And as we continue to assert ourselves as kanaka we do so through the greatest creative outpouring of our collective lifetime. Song writers, poets, kumu hula, filmmakers, and playwrights are all taking part in telling and protecting this moʻolelo. We are writing the histories of our time in our own voices, with our own melodies and dancing them with our own bodies, just as our kūpuna did for us when they composed mele like “Waika,” “Kaulana Nā Pua,” “Ka Mamakakaua,” and “All Hawaiʻi Stand Together.” Our creativity both describes and expands our current movement. Because of our commitment to the moʻolelo of our rise, our moʻopuna will sing, dance, and speak of the brilliance of our movement to protect Mauna a Wākea long after we have passed into the realm of pō.

Kānaka living around the world are also taking these lessons of aloha and pilina to their home communities. And so, as we continue to grow together in aloha for each other and our home, we must remember that it was this very intimacy of aloha ʻāina that pulled islands out of the depths of the sea, that called upon the great koa (warriors) of our history to fight against a variety of oppressive forces, and that mobilized kānaka opposition to U.S. imperialism and annexation. The intimacy of aloha ʻāina carried 15,000 Native Hawaiians to march to the ʻIolani Palace in 1993 in recognition of 100 years of being a stolen kingdom. In 2018, aloha ʻāina called another 20,000 to return to that march to celebrate the vibrancy of our resilience and resurgence. Putting this intimate aloha ʻāina to action today has resulted in similar uprisings in our communities in Waimānalo, Kalaeloa, and Kahuku and will surely empower the continued rising of our kiaʻi on Maui and Kauaʻi.

I believe it is only a matter of time until the Thirty Meter Telescope corporation packs up its bags and departs our beautiful home. But we must always remind ourselves and our opponents that we are not simply standing in opposition to desecration; rather, we are fearlessly committed to protecting our humanity and our ability to live, breathe, think, and act as our kūpuna have for generations. This movement reminds us that protecting ʻāina is what makes us Kānaka in the first place. From where I stand, that is the wealth of our ʻike kūpuna that we surely cannot afford to lose.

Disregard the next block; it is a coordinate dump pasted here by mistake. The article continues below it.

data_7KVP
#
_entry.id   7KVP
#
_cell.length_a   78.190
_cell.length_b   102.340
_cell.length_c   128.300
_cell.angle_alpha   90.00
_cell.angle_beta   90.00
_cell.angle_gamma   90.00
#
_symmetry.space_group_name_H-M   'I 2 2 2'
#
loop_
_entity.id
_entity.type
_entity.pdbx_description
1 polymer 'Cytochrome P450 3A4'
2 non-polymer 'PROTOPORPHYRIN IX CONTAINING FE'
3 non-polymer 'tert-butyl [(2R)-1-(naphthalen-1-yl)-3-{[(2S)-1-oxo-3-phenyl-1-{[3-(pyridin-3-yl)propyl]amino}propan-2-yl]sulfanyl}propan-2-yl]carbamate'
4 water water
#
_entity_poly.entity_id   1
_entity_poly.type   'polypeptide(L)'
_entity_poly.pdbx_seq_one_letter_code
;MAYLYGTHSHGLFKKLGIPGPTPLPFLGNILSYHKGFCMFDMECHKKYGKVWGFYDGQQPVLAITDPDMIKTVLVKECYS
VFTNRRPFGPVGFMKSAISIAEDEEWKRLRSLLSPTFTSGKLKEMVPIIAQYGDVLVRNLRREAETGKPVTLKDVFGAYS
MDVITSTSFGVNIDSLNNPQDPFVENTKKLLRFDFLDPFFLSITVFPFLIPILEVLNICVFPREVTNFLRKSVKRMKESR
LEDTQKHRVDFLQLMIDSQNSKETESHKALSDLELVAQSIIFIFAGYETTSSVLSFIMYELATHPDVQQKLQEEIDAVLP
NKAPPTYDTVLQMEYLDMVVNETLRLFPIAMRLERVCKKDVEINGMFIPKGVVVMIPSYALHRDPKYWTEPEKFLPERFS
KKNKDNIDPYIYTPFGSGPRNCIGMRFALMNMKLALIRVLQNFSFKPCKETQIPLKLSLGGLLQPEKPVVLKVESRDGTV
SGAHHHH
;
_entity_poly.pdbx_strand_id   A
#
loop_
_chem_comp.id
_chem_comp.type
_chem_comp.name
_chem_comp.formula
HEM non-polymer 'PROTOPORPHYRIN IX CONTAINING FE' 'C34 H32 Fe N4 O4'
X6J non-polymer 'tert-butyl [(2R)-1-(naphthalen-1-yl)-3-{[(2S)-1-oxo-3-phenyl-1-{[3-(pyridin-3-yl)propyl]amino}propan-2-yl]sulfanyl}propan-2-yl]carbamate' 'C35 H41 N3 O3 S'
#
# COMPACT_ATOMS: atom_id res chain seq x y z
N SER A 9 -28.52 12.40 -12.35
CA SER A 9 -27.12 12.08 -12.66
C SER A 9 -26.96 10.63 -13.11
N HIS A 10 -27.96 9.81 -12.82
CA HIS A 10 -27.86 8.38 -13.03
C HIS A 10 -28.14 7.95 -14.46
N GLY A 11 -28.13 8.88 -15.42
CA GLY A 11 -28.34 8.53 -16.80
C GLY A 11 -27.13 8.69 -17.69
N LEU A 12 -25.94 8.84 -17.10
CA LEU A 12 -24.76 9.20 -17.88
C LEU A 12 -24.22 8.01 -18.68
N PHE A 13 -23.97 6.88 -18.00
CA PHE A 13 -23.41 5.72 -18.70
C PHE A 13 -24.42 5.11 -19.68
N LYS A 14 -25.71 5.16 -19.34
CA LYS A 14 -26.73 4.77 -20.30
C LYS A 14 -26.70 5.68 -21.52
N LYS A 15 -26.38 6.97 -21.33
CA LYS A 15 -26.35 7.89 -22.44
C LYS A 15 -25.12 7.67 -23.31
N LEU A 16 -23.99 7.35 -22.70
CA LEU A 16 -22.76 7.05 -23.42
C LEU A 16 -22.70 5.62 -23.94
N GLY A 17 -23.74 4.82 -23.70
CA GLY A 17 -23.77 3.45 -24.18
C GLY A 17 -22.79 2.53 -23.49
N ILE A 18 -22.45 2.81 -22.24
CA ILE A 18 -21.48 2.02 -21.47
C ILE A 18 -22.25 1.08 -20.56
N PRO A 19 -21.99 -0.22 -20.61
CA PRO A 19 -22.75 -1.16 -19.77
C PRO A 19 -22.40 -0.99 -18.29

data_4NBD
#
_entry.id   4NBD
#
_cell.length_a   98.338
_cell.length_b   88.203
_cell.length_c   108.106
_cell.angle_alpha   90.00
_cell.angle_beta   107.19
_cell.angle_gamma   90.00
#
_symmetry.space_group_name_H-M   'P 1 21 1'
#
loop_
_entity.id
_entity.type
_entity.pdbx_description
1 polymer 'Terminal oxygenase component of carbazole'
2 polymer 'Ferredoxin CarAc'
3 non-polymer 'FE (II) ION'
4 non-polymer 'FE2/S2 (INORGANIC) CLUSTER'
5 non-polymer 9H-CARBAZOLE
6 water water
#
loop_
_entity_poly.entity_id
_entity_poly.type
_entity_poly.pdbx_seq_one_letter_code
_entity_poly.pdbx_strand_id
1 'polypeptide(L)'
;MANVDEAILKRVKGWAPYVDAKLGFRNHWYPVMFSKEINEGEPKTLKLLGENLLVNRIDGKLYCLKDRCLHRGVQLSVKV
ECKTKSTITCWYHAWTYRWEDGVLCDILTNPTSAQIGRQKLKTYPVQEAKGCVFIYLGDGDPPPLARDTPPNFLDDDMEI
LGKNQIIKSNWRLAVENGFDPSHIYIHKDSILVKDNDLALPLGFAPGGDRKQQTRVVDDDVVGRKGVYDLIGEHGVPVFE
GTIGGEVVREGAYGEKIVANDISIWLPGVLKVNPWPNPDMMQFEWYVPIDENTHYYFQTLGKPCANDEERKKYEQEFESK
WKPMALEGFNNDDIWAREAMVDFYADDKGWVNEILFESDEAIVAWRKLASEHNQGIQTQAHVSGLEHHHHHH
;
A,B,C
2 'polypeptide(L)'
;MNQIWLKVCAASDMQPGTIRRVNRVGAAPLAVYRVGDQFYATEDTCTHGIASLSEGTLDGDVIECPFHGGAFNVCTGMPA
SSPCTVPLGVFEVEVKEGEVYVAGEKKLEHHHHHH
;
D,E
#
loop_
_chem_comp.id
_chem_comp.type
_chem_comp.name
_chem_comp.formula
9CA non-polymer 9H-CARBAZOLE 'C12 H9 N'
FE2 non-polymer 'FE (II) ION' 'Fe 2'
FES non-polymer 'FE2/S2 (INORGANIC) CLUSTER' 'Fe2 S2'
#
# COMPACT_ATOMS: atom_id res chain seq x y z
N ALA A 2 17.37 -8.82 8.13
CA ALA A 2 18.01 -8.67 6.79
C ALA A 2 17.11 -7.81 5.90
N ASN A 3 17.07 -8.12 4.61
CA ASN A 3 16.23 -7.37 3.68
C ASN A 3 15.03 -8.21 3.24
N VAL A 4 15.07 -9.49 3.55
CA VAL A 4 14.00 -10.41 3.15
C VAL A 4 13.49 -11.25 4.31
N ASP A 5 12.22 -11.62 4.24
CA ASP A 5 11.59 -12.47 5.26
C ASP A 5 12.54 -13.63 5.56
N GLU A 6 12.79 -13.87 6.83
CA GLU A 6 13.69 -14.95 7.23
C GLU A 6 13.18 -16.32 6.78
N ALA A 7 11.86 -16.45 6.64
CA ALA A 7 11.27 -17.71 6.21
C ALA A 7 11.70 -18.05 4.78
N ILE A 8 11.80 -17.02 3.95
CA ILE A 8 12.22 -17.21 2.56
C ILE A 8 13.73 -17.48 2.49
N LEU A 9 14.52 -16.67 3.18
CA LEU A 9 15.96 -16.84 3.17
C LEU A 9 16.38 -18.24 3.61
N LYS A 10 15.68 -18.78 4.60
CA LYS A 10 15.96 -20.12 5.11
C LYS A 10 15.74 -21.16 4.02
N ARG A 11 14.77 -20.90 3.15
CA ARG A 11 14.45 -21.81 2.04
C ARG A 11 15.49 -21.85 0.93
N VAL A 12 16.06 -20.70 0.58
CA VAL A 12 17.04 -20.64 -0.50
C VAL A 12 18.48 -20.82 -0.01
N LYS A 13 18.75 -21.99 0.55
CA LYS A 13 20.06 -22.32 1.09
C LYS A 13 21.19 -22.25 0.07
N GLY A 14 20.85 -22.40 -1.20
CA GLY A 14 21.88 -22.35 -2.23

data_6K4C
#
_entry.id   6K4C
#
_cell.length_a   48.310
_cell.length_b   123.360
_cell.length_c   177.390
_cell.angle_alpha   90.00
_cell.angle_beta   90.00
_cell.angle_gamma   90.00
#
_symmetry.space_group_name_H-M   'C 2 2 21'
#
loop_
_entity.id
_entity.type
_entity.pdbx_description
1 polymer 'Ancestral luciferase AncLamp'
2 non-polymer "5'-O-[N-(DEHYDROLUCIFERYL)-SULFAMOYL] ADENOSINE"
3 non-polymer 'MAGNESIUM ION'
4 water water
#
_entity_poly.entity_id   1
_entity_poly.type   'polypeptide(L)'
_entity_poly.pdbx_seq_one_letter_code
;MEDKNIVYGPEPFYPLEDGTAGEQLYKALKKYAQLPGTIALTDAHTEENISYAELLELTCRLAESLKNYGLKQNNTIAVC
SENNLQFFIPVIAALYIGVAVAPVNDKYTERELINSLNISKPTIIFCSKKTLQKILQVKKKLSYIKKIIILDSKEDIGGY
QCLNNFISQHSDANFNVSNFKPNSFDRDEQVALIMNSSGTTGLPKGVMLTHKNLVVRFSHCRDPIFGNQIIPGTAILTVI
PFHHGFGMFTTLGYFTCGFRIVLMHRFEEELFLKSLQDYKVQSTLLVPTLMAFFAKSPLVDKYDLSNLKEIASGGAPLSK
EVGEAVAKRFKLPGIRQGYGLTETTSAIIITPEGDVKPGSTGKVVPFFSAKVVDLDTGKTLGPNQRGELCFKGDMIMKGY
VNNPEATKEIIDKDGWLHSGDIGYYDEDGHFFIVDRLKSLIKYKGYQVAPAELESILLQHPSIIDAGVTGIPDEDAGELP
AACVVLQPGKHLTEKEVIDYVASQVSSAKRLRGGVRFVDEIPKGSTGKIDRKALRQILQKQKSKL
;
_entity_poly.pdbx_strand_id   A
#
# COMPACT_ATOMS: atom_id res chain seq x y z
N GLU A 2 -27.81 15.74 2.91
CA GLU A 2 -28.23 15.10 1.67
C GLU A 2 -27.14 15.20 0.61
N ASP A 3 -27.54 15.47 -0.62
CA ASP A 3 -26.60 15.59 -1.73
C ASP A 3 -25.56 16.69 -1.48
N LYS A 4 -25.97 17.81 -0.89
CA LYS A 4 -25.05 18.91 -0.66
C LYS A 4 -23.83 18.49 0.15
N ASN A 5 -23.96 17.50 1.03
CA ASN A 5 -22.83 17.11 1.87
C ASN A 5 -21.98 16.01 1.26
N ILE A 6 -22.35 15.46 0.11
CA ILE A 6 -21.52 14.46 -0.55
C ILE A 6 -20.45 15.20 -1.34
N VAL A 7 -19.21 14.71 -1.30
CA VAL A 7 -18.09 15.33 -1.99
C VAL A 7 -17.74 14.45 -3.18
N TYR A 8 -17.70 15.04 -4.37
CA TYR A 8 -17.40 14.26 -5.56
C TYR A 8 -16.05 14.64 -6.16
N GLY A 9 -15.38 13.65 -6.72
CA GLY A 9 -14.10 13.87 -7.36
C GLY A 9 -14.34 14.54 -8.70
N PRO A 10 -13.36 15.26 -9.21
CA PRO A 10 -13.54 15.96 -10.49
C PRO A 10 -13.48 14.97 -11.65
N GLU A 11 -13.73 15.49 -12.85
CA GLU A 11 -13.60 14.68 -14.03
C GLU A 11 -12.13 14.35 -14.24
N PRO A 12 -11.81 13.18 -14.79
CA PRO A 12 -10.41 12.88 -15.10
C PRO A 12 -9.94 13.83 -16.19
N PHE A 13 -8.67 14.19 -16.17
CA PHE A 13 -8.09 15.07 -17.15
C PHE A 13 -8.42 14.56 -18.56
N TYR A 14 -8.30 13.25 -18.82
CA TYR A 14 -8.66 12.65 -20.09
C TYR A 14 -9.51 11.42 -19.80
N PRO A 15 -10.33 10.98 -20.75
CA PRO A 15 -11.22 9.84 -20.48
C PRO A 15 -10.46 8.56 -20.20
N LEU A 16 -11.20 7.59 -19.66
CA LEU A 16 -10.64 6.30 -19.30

Jamaica Heolimeleikalani Osorio: This is the Way We Rise

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TRANSCRIPT

(number beeps) (clapperboard clacks) (horn blaring) (heavy, dramatic music) (chanting in foreign language) - Ask me about the Mauna, and I will tell you about 30 Kanaka huddled, shivering in an empty parking lot, praying that La Hui would answer the call.

I will tell you about two nights, hot sleeping directly under a sky scattered in stars and air so clear, every inhale is medicine.

(horn blaring) How every morning, I woke to ala hui kanaka growing, as if we were watching Maui fish us, one by one, from the sea.